Gas well drilling, testing law approved in Peters

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Gas well drilling companies and related industries will be able to explore and drill for natural gas in Peters, within a set of guidelines approved Monday.

Although the township established a mineral extraction policy last year, some of it conflicted with the state's Act 13 and needed to be adjusted. Council also hadn't addressed the concept of seismic testing until recently, when a Texas company requested permission to chart the Marcellus Shale formation in the eastern part of the township.

After two public hearings, council voted 4-0-1 for the modified ordinance, which establishes ground rules and limits for seismic testing companies and other industries. Councilmen Frank Arcuri, James Berquist, Robert Lewis and David Ball voted in favor, while Councilman Gary Steigel Jr. abstained. Members Monica Merrell and Michael McCaig were absent.

Included in the changes are requirements for seismic testing companies to use so-called "thumper" trucks rather than explosive charges to gather data.

The 47,000-pound, garbage-truck-sized vehicles use a 7,000-pound steel plate to pound the ground, causing vibration that underground data sensors use to chart rock formations -- such as the Marcellus Shale -- deep in the earth.

In areas where the cumbersome vehicles can't drive, explosives, such as dynamite, are set off in small drill holes to gather the data. The 2.2-pound charges are dropped into bore holes 20 feet deep.

Companies will be able to use the charges only if they present a detailed explanation of why they are necessary. Council must approve their use, as must property owners, who have to submit written permission. The explosives cannot be set off within 325 feet of any structure, well or spring, according to the new ordinance.

Other changes include a requirement for third-party inspectors to monitor seismic activity for impact on structures and to make reports available to property owners who claim damages were done to their property.

Seismic testing will be limited to 7 a.m. to 7 p.m. Monday through Saturday, and no testing will be permitted Sunday.

Although a project manager from Geokinetics, a Houston-based seismic testing firm, objected to it during the public hearing, officials did not change a requirement for testing companies to submit a $500,000 performance bond and to carry $5 million in liability insurance.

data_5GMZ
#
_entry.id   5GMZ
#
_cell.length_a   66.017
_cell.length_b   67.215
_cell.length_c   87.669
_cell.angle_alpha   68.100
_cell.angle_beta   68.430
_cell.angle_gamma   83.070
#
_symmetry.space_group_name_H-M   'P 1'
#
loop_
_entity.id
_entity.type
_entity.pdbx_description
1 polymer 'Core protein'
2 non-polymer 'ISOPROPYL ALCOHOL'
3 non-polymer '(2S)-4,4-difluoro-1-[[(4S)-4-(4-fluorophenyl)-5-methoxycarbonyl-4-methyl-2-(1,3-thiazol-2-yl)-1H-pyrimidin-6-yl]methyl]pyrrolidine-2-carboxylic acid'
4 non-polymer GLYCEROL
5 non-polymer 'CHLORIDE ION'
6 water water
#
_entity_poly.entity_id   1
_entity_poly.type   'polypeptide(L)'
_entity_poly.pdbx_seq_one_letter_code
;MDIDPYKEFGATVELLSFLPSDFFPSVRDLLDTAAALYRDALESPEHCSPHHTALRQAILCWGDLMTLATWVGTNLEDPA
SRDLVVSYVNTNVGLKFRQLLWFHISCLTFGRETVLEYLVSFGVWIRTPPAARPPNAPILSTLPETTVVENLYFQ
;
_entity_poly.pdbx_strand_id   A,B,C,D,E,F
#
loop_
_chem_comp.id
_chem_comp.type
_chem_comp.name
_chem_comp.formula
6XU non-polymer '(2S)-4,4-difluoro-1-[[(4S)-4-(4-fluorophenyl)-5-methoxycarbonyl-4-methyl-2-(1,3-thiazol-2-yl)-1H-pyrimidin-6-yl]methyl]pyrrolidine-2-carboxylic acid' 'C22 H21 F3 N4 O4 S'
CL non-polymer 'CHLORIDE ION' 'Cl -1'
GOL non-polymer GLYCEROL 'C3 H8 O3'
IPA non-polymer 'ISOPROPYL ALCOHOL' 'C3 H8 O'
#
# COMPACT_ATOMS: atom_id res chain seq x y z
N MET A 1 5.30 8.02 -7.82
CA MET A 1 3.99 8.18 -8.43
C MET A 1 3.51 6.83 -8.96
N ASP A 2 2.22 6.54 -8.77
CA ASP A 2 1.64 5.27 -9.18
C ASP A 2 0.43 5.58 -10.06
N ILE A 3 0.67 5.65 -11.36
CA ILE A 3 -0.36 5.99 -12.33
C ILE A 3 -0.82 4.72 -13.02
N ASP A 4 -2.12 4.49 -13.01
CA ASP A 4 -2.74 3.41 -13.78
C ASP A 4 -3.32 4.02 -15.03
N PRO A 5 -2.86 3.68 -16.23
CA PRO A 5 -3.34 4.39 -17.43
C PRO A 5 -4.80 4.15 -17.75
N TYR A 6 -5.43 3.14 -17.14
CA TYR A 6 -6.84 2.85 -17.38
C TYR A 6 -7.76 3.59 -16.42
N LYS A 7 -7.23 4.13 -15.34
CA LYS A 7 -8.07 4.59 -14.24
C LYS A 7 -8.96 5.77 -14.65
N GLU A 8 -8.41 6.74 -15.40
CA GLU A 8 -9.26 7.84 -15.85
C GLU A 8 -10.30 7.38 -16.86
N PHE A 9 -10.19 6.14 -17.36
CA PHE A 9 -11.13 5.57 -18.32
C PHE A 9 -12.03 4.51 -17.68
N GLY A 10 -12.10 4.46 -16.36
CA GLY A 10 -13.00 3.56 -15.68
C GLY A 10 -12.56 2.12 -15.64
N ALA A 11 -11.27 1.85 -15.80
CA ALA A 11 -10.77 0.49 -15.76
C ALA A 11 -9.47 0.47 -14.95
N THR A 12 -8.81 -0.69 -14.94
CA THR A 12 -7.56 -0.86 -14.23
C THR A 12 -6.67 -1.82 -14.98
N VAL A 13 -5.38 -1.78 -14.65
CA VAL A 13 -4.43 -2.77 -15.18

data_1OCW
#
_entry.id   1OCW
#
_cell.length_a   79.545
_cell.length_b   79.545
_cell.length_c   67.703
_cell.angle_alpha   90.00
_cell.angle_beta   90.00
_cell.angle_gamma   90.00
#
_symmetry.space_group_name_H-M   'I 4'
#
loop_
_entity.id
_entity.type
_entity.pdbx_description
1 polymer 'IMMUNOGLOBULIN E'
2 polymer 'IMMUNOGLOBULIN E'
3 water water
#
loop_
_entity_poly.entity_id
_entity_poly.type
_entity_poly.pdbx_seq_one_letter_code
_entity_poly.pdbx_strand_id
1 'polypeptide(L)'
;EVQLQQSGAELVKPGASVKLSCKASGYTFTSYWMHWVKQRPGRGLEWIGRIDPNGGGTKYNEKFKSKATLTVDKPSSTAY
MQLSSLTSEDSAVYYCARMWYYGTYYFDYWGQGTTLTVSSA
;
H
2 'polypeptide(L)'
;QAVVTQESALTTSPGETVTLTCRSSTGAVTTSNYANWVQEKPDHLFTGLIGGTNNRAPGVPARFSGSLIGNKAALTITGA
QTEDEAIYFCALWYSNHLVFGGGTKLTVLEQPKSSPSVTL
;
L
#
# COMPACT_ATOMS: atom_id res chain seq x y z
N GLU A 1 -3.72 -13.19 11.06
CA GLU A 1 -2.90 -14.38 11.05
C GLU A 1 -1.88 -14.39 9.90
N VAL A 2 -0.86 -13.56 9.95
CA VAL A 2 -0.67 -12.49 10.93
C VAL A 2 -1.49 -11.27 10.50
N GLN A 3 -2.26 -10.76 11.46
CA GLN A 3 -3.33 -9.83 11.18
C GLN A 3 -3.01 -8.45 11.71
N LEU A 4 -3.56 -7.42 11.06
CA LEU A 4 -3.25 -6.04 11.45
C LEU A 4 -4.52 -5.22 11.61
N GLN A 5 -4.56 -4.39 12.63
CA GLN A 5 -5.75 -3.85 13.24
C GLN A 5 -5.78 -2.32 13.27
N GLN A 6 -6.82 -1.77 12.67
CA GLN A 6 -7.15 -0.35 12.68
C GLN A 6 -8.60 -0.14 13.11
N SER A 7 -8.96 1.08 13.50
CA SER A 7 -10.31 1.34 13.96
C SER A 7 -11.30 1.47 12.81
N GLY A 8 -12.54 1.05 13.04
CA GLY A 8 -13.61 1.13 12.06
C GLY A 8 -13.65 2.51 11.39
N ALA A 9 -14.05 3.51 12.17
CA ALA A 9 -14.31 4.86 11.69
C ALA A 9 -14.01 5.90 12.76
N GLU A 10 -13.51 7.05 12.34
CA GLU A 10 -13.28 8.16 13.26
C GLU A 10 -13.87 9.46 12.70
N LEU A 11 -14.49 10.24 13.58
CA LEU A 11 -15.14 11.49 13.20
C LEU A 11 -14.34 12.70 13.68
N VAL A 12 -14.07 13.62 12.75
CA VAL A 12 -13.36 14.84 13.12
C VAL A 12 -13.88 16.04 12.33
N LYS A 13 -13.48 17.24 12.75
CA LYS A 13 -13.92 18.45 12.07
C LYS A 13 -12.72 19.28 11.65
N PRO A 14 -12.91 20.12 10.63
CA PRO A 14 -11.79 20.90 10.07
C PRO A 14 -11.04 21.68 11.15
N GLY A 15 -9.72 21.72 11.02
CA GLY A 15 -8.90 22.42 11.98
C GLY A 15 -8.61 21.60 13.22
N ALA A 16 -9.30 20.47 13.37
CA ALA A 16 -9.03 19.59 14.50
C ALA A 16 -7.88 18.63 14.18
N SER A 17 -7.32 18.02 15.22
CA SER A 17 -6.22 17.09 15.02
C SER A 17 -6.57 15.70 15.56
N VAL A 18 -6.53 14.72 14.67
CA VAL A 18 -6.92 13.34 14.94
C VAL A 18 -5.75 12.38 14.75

Geokinetics is planning to map the subsurface of 82 square miles for drilling company EQT, and the township recently heard from McDonald Land Services, which is planning to do the same on the western end of the township for drilling company Range Resources.

Removed from the ordinance was language that required drillers to test water and soil and to use electric instead of diesel engines for gas processing.

Previously approved zoning rules, such as a minimum of 10 acres for drilling, along with buffer and noise requirements, have remained in place.

Council members also approved traffic calming measures on Maple Lane by a 4-1 vote after a majority of residents on that street requested help with speeding vehicles.

A traffic calming committee studied the issue and recommended two speed humps at Todd Circle and near Brave Run Road. Traffic engineers felt a third stop sign also would be needed at the intersection with Julrich Drive. A majority of residents on the street approved the proposed changes, which will begin immediately.

Mr. Arcuri said that although residents are within their rights to request traffic calming measures, he is fed up with the process.

"I just think this is ridiculous," he said. "We are going to be the township of speed humps. You can't regulate everything."

Mr. Ball agreed and voted against the measure.

"I think we keep tossing money to make ourselves feel better," he said.

Council members said they couldn't find viable alternates but said they will begin exploring the issue.

"Something has to change," Mr. Arcuri said. "We need different solutions to this problem."

Council also thanked township solicitor William Johnson, 69, for his 35 years of service to the township with a commemorative clock and railway trip for two to the Grand Canyon. He recently stepped down as solicitor and was replaced last month by lawyer John Smith.

In other business, council:

• Reopened the 2013 budget for about $100,000 in unexpected expenditures, including the purchase of bulletproof vests and dash cameras for police and costs related to several new ordinances.

• Approved a request by Richard Beinhauer of Justabout Road to create a small side lot for a family member.

• OK'd a change order for $5,987 for a new HVAC system being installed in the municipal building. The increase adds about 1.2 percent to the $489,200 contract.

marcellusshale - neigh_south - neigh_washington

Janice Crompton: jcrompton@post-gazette.com or 412-851-1867. First Published October 17, 2013 1:52 AM


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